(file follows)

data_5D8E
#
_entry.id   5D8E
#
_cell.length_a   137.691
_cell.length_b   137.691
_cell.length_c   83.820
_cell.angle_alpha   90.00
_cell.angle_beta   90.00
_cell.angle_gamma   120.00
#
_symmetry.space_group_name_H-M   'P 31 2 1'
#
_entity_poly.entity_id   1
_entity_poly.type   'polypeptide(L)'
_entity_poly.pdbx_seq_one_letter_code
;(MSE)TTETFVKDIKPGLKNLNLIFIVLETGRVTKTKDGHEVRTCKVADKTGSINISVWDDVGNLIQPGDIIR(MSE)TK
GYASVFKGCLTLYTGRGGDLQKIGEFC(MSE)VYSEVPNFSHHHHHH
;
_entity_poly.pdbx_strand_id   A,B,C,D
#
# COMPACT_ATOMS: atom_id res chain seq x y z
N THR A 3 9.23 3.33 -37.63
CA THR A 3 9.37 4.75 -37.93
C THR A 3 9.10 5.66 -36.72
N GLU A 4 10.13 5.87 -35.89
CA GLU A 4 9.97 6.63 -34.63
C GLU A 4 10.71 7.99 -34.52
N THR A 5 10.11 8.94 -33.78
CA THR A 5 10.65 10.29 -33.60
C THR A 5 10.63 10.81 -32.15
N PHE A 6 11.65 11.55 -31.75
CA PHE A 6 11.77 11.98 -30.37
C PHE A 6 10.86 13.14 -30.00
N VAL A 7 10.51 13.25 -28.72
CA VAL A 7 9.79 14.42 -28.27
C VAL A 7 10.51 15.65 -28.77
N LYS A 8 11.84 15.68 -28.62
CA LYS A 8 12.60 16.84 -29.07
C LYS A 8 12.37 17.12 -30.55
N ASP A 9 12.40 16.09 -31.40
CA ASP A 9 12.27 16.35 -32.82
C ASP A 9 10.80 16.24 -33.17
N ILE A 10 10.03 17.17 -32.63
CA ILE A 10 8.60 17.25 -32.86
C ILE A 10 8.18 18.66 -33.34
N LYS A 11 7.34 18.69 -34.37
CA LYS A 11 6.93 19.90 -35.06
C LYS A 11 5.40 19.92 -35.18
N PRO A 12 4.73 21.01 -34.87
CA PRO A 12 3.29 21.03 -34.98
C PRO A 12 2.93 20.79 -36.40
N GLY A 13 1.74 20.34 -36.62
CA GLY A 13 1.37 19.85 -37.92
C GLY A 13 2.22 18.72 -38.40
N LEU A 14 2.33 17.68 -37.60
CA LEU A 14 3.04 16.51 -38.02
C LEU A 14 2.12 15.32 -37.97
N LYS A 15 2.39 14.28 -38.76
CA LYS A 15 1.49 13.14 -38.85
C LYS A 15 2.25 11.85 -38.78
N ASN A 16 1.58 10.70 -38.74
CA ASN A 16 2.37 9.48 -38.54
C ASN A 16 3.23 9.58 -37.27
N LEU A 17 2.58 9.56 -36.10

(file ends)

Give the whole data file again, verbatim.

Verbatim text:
data_5D8E
#
_entry.id   5D8E
#
_cell.length_a   137.691
_cell.length_b   137.691
_cell.length_c   83.820
_cell.angle_alpha   90.00
_cell.angle_beta   90.00
_cell.angle_gamma   120.00
#
_symmetry.space_group_name_H-M   'P 31 2 1'
#
_entity_poly.entity_id   1
_entity_poly.type   'polypeptide(L)'
_entity_poly.pdbx_seq_one_letter_code
;(MSE)TTETFVKDIKPGLKNLNLIFIVLETGRVTKTKDGHEVRTCKVADKTGSINISVWDDVGNLIQPGDIIR(MSE)TK
GYASVFKGCLTLYTGRGGDLQKIGEFC(MSE)VYSEVPNFSHHHHHH
;
_entity_poly.pdbx_strand_id   A,B,C,D
#
# COMPACT_ATOMS: atom_id res chain seq x y z
N THR A 3 9.23 3.33 -37.63
CA THR A 3 9.37 4.75 -37.93
C THR A 3 9.10 5.66 -36.72
N GLU A 4 10.13 5.87 -35.89
CA GLU A 4 9.97 6.63 -34.63
C GLU A 4 10.71 7.99 -34.52
N THR A 5 10.11 8.94 -33.78
CA THR A 5 10.65 10.29 -33.60
C THR A 5 10.63 10.81 -32.15
N PHE A 6 11.65 11.55 -31.75
CA PHE A 6 11.77 11.98 -30.37
C PHE A 6 10.86 13.14 -30.00
N VAL A 7 10.51 13.25 -28.72
CA VAL A 7 9.79 14.42 -28.27
C VAL A 7 10.51 15.65 -28.77
N LYS A 8 11.84 15.68 -28.62
CA LYS A 8 12.60 16.84 -29.07
C LYS A 8 12.37 17.12 -30.55
N ASP A 9 12.40 16.09 -31.40
CA ASP A 9 12.27 16.35 -32.82
C ASP A 9 10.80 16.24 -33.17
N ILE A 10 10.03 17.17 -32.63
CA ILE A 10 8.60 17.25 -32.86
C ILE A 10 8.18 18.66 -33.34
N LYS A 11 7.34 18.69 -34.37
CA LYS A 11 6.93 19.90 -35.06
C LYS A 11 5.40 19.92 -35.18
N PRO A 12 4.73 21.01 -34.87
CA PRO A 12 3.29 21.03 -34.98
C PRO A 12 2.93 20.79 -36.40
N GLY A 13 1.74 20.34 -36.62
CA GLY A 13 1.37 19.85 -37.92
C GLY A 13 2.22 18.72 -38.40
N LEU A 14 2.33 17.68 -37.60
CA LEU A 14 3.04 16.51 -38.02
C LEU A 14 2.12 15.32 -37.97
N LYS A 15 2.39 14.28 -38.76
CA LYS A 15 1.49 13.14 -38.85
C LYS A 15 2.25 11.85 -38.78
N ASN A 16 1.58 10.70 -38.74
CA ASN A 16 2.37 9.48 -38.54
C ASN A 16 3.23 9.58 -37.27
N LEU A 17 2.58 9.56 -36.10